Born in 1775, Lucy Mack grew up in a deeply religious home. In her search for salvation, Lucy studied the Bible, prayed, discussed dreams and visions, and attended religious meetings and revivals sponsored by various denominations. She married Joseph Smith Sr. in 1796 and was the mother of Joseph Smith Jr. and 10 other children. Lucy taught her children to read using the Bible and knelt with them in family prayer. She briefly joined the Presbyterian congregation in Palmyra but readily accepted the restored gospel and was baptized soon after the Church was organized on April 6, 1830.
Lucy Mack Smith was a strong voice in the early Church. She was an eyewitness to the events surrounding the Book of Mormon translation and testified that she hefted the plates and handled the Urim and Thummim. She led a group of Latter-day Saints from Fayette, New York, to Kirtland, Ohio, in 1831. She accompanied her son Hyrum on a mission to Detroit later that year and freely testified of the Book of Mormon. In Kirtland, she helped lead efforts to raise money to build a school. She joined the Nauvoo Relief Society at age 66 on March 24, 1842, and told the assembled women that she “hop’d the Lord would bless and aid the Society in feeding the hungry, clothing the naked.” The Saints cared for the revered mother of the Prophet and listened to her counsel, referring to her affectionately as “Mother Smith.”
In 1844, a few months after the deaths of Joseph, Hyrum, and Samuel Smith, Lucy Mack Smith began compiling her history, assisted by scribes Martha and Howard Coray. Though aging and in poor health, she felt “it a privilege as well as my duty … to give (as my last testimony to a world from whence I must soon take my departure) an account.” Lucy’s manuscript was completed by October 1845, and she publicly announced the project at general conference. When the majority of Church members migrated west toward the Great Basin after 1846, Lucy’s health was declining, and she chose to remain with her family in Illinois. She spent the remaining years of her life with her daughter Lucy Millikin, her daughter-in-law Emma, and her grandsons. Lucy Mack Smith passed away in 1856.
Apostle Orson Pratt first published Lucy’s history in 1853. In the 1860s, President Brigham Young publicly criticized Lucy’s history, pointing to errors in dating and chronology and insisting that Lucy’s memory was impaired. President Young asked his counselor George A. Smith (Lucy’s nephew) to correct the errors and “let it be published to the world.” The revisions altered less than 2 percent of the text.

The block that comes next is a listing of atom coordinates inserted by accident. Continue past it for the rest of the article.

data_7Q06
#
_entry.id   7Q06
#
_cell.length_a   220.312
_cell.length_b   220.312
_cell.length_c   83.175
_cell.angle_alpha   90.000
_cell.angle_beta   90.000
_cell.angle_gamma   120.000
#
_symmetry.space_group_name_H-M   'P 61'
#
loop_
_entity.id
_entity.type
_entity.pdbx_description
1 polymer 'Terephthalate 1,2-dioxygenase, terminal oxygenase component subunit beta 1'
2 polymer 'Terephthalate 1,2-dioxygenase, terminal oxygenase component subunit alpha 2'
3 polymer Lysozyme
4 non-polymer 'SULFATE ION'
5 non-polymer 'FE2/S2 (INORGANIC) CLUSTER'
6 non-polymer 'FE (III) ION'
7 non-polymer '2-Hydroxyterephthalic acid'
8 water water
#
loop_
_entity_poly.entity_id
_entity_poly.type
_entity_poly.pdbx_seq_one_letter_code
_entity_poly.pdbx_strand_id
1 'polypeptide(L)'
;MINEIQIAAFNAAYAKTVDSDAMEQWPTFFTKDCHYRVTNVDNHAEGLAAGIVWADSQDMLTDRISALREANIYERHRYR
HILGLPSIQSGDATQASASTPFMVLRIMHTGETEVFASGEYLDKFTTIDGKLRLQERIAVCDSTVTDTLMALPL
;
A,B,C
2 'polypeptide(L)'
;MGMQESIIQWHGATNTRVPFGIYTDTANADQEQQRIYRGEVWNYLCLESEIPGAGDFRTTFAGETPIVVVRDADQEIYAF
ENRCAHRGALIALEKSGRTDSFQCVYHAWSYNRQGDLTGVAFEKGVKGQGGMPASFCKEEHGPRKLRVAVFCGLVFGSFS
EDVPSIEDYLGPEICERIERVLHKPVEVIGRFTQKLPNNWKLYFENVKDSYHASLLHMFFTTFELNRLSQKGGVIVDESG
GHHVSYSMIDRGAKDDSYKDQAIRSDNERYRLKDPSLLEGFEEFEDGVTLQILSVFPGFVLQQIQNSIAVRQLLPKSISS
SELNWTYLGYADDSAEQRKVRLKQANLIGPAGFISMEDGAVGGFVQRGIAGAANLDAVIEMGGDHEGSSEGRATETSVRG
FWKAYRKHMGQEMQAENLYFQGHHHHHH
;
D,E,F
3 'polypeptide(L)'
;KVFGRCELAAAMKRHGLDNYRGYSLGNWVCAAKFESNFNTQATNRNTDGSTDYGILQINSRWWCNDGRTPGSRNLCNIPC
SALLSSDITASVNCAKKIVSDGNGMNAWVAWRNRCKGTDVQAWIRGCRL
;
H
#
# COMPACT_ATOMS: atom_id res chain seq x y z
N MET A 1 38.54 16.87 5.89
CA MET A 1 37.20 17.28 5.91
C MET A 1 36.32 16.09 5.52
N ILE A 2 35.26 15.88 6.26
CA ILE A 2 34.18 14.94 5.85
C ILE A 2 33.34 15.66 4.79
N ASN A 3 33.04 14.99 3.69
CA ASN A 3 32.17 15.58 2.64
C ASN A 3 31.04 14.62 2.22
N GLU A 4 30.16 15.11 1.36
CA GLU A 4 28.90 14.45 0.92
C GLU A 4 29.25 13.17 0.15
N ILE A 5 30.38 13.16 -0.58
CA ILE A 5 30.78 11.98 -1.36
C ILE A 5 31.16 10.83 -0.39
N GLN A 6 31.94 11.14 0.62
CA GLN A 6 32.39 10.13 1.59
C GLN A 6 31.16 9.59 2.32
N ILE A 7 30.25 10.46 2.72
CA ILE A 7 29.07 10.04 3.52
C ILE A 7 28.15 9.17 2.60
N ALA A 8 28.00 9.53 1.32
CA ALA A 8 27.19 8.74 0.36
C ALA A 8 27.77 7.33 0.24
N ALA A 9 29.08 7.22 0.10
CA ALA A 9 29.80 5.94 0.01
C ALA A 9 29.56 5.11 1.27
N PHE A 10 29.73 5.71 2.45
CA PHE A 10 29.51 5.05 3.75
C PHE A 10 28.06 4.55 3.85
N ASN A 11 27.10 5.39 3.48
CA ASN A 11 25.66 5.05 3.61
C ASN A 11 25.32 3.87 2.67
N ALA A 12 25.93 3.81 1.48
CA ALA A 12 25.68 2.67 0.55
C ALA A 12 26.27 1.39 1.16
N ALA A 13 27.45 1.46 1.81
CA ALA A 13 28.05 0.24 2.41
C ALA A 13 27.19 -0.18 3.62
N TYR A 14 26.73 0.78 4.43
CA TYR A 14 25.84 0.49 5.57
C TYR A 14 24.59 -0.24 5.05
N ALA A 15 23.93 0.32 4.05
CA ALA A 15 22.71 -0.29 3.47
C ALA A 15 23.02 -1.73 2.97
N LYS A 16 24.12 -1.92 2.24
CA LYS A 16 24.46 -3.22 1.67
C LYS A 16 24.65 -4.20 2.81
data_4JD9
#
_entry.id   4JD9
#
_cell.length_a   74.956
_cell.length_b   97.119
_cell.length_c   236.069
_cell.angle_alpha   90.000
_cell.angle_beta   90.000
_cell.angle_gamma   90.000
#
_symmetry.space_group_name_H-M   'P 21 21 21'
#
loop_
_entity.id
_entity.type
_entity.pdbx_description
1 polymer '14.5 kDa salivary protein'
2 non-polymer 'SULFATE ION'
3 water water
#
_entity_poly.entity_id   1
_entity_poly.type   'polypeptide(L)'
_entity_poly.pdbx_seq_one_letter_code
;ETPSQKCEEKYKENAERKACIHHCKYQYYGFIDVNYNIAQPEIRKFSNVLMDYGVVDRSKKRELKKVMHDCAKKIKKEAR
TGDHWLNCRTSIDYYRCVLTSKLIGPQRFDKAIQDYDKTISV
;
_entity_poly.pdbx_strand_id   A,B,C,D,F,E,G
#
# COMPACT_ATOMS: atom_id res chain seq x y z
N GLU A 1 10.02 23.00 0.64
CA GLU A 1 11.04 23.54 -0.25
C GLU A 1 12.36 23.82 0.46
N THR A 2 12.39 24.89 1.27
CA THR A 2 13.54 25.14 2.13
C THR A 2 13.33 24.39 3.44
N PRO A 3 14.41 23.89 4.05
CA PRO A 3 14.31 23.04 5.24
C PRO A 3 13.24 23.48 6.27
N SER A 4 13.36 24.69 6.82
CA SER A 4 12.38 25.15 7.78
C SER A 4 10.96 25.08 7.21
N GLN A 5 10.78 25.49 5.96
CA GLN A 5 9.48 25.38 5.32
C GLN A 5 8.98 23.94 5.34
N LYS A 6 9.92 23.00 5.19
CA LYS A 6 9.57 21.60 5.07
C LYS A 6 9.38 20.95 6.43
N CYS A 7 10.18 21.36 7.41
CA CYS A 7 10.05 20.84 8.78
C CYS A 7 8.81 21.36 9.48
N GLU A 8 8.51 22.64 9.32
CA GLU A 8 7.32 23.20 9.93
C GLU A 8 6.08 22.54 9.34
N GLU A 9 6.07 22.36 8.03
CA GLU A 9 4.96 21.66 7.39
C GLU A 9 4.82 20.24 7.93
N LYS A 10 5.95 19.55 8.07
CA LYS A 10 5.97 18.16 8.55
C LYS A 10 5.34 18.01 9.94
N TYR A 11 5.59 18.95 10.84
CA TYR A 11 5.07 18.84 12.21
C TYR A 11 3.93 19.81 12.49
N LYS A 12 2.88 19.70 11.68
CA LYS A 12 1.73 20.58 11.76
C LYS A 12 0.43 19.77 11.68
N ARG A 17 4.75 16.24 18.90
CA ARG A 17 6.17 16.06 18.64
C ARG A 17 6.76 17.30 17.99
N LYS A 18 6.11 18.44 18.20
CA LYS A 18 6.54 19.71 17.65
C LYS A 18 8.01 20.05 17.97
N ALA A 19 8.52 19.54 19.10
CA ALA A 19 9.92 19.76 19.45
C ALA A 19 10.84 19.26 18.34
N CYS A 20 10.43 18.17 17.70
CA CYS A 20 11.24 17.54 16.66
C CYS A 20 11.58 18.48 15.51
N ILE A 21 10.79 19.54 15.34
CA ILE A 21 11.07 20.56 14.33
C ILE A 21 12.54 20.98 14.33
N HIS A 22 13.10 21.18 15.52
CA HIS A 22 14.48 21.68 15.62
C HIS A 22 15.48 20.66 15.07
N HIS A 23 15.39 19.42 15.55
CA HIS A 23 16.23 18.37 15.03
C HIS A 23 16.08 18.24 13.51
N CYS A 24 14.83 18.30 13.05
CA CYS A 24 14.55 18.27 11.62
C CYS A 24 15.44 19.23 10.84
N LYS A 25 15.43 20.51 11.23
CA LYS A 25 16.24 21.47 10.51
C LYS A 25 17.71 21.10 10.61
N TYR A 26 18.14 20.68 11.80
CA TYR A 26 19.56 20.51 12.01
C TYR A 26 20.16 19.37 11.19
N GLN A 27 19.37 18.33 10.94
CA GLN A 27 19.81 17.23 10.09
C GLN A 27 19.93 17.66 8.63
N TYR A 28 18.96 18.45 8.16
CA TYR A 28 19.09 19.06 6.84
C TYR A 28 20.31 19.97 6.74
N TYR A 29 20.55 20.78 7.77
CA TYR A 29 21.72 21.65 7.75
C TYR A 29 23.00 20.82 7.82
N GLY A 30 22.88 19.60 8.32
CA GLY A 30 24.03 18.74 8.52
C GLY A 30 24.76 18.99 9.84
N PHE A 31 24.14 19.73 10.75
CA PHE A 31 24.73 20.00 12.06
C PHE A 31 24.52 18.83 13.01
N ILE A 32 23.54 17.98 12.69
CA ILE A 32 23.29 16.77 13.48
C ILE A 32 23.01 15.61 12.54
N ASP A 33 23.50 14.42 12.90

Like all sources that present narratives from memory, Lucy Mack Smith’s account has flaws, exaggerations, and biases. Historians who have studied her narrative, however, conclude that errors in her history are “relatively minor and infrequent.” Of the 200 names in her history, more than 190 are corroborated by other sources. Moreover, there is no evidence that Lucy’s mind was impaired. A visitor to Nauvoo in 1855 spoke to Lucy and noted that she had “retained her faculties to a remarkable degree.” Lucy’s narrative gives insight into her personality, beliefs, and understanding of Joseph Smith’s calling. It also provides accounts of significant Smith family and Church history events for which there are no other sources. Her history is used in Saints primarily to describe these events and for the dialogue she re-creates from memory.
Source: "Lucy Mack Smith" Church of Jesus Christ of Latter day Saints
- General Notes: (Reviewed by Paul Hokanson, Genealogist of the Joseph Smith Jr. Family Foundation 15315 Country Ridge Drive, Chesterfield, Missouri 63017 - Church Educational System, CES Coordinator Phone 636-537-0164) (Bob Gunderson (retired) Medival Department)
- "History of the Church of Jesus Christ of Latter-Day Saints, Period I." History of Joseph Smith, the Prophet by Himself, Vol. 1. Published by the Church, The Deseret Book Company, SLC 1946; (2). Ancestral File (TM), data as of 2 January 1996, Family History Library, 35 North West Temple, Salt Lake City, Utah 84150; (3). "History of Joseph Smith By His Mother," Edited by Scot Facer Proctor & Maurine Jensen Proctor, 1996 Bookcraft, Salt Lake City, Utah, ISBN I-57008-267-7; (4). "LDS Family History Suite," The LDS Vital Records Library. Radical Origins: Early Mormon Converts and Their Colonial Ancestors by Val D. Rust University of Illinois Press, Copyright © 2004 Val D. Rust is a professor of education at UCLA and the author of "Toward Education for the Twenty First Century" 1997 and other works." Page 23 Ancestors of Early LDS Converts - Five Generations of Ancestors in America (Table 3 provides a general profile of the birthplaces of all six generations, based on the total number of ancestors identified birthplaces of Six Generations of Early LDS Converts and Their Ancestors - Europe, Outside New England, New England.) Page 25 "Joseph Smith Jr.